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Not Doomed Yet: Potential Replacements For Curtis Granderson

Get those Pinstripes on him
Get those Pinstripes on him
David Richard-US PRESSWIRE

Curtis Granderson has gone down. He'll be out for around 10 weeks, which will put his return somewhere around the beginning of May. The Yankees can survive for one month without him. Before we go into who the Yankees could replace him with, let's look at the truths that we currently have:

Now that we have that all out of the way, here are some realistic possibilities for left field.

Option 1: We all know the Yankee organization's affinity for veterans, so while one of Juan Rivera and Matt Diaz was supposed to make the roster as a right-handed bat off the bench, both could be on the team as they try to fill the hole left by Granderson.

Before the injury, the player who could hit lefties the best was probably going to get the job, but now the one who can hit righties too could be the most useful when replacing Granderson. For his career, Rivera has a 115 wRC+ against lefties and a 95 wRC+ against righties for his career, while Diaz has a 127 wRC+ against lefties and 79 wRC+ against righties. Both could be on the team, but Diaz should be kept to hit lefties off the bench once Granderson returns and Rivera can be dealt with when the time comes. Obviously, this all depends on how they perform from here.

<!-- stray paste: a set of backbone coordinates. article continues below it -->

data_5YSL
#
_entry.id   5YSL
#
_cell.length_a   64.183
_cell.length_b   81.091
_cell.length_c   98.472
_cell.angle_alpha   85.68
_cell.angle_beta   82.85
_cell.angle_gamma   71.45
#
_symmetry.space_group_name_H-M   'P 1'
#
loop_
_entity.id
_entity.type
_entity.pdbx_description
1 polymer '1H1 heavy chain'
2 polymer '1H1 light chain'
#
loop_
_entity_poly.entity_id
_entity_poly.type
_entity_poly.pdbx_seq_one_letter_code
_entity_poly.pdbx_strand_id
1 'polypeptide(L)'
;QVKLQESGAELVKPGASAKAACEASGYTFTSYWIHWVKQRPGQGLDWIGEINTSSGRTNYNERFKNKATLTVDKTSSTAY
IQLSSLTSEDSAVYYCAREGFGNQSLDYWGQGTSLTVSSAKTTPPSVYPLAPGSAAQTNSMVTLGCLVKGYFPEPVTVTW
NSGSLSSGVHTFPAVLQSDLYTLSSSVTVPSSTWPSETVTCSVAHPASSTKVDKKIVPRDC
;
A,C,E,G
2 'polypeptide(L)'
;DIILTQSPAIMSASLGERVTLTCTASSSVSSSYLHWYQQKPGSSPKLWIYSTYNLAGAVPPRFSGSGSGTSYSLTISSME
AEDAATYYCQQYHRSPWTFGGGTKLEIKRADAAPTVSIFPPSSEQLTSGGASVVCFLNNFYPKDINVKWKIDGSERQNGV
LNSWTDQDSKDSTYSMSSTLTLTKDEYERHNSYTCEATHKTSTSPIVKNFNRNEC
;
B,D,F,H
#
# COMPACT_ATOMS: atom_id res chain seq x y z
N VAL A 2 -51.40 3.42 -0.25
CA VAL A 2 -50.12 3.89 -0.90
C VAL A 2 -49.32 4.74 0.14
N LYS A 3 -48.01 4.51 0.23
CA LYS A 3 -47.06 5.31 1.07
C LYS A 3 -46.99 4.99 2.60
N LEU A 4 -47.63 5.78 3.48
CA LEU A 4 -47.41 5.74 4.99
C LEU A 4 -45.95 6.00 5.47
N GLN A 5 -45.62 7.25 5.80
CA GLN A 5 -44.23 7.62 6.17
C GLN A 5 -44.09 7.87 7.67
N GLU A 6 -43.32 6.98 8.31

Option 2: Thomas Neal was once a promising young prospect in the San Francisco Giants organization until he hit a wall in Triple-A. Between 2007 and 2010 Neal crushed the ball. In 2009 he had a 1.010 OPS with 22 home runs in A-ball. He could never match that year, as he was promoted to Double-A in 2010 and still hit well, but never as astonishing.

In 2011, in Triple-A, his prospect status fell and he was eventually traded to the Indians for Orlando Cabrera and he continued to struggle. He was demoted to Double-A in 2012 and put up his best numbers since 2009, earning a call up in September. He was designated for assignment to make room for Nick Swisher and was then released.

He sounds like another Chris Dickerson, if not for the fact that he is still just 25 and could definitely re-energize his stock. He could use a chance to play and if he succeeds, could find his way onto the roster even when Granderson returns.

Option 3: Melky Mesa just turned 26 and made it to Triple-A last year before earning a cameo appearance call up at the end of the 2012 season. He's knocking on the door and is definitely the most advanced internal outfield prospect the Yankees currently have. He can steal a good amount of bases for the offense, but he strikes out a lot and doesn't walk much, so his potential advantages might be counteracted by his drawbacks.